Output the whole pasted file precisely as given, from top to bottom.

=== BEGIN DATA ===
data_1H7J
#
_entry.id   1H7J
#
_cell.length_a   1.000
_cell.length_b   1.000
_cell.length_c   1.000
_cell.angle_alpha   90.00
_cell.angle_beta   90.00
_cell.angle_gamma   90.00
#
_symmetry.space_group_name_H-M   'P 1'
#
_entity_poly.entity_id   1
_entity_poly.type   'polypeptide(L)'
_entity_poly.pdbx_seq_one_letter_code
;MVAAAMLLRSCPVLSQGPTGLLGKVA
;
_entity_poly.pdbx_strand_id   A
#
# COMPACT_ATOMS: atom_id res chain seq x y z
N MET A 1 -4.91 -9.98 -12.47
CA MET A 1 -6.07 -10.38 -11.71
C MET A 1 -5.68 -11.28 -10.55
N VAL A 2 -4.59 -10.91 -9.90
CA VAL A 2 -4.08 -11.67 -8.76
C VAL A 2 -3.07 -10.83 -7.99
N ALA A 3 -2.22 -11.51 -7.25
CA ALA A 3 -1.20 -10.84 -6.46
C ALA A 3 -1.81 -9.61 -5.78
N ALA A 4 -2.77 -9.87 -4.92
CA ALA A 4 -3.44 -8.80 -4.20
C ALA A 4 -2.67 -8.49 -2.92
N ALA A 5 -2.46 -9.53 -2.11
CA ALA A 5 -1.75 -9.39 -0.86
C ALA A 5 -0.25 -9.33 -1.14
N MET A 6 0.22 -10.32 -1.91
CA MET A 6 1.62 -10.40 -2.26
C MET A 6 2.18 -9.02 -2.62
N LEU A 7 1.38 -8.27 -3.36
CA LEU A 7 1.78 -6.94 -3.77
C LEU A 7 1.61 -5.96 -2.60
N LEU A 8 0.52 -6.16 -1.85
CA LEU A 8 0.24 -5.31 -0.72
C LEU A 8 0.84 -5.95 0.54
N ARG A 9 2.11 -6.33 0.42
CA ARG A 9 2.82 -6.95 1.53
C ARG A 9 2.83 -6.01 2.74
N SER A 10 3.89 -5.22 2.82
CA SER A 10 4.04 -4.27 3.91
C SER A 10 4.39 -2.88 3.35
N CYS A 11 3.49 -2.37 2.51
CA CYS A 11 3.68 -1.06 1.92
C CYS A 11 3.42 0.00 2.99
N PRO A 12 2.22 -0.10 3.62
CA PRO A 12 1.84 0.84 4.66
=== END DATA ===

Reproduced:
data_1H7J
#
_entry.id   1H7J
#
_cell.length_a   1.000
_cell.length_b   1.000
_cell.length_c   1.000
_cell.angle_alpha   90.00
_cell.angle_beta   90.00
_cell.angle_gamma   90.00
#
_symmetry.space_group_name_H-M   'P 1'
#
_entity_poly.entity_id   1
_entity_poly.type   'polypeptide(L)'
_entity_poly.pdbx_seq_one_letter_code
;MVAAAMLLRSCPVLSQGPTGLLGKVA
;
_entity_poly.pdbx_strand_id   A
#
# COMPACT_ATOMS: atom_id res chain seq x y z
N MET A 1 -4.91 -9.98 -12.47
CA MET A 1 -6.07 -10.38 -11.71
C MET A 1 -5.68 -11.28 -10.55
N VAL A 2 -4.59 -10.91 -9.90
CA VAL A 2 -4.08 -11.67 -8.76
C VAL A 2 -3.07 -10.83 -7.99
N ALA A 3 -2.22 -11.51 -7.25
CA ALA A 3 -1.20 -10.84 -6.46
C ALA A 3 -1.81 -9.61 -5.78
N ALA A 4 -2.77 -9.87 -4.92
CA ALA A 4 -3.44 -8.80 -4.20
C ALA A 4 -2.67 -8.49 -2.92
N ALA A 5 -2.46 -9.53 -2.11
CA ALA A 5 -1.75 -9.39 -0.86
C ALA A 5 -0.25 -9.33 -1.14
N MET A 6 0.22 -10.32 -1.91
CA MET A 6 1.62 -10.40 -2.26
C MET A 6 2.18 -9.02 -2.62
N LEU A 7 1.38 -8.27 -3.36
CA LEU A 7 1.78 -6.94 -3.77
C LEU A 7 1.61 -5.96 -2.60
N LEU A 8 0.52 -6.16 -1.85
CA LEU A 8 0.24 -5.31 -0.72
C LEU A 8 0.84 -5.95 0.54
N ARG A 9 2.11 -6.33 0.42
CA ARG A 9 2.82 -6.95 1.53
C ARG A 9 2.83 -6.01 2.74
N SER A 10 3.89 -5.22 2.82
CA SER A 10 4.04 -4.27 3.91
C SER A 10 4.39 -2.88 3.35
N CYS A 11 3.49 -2.37 2.51
CA CYS A 11 3.68 -1.06 1.92
C CYS A 11 3.42 0.00 2.99
N PRO A 12 2.22 -0.10 3.62
CA PRO A 12 1.84 0.84 4.66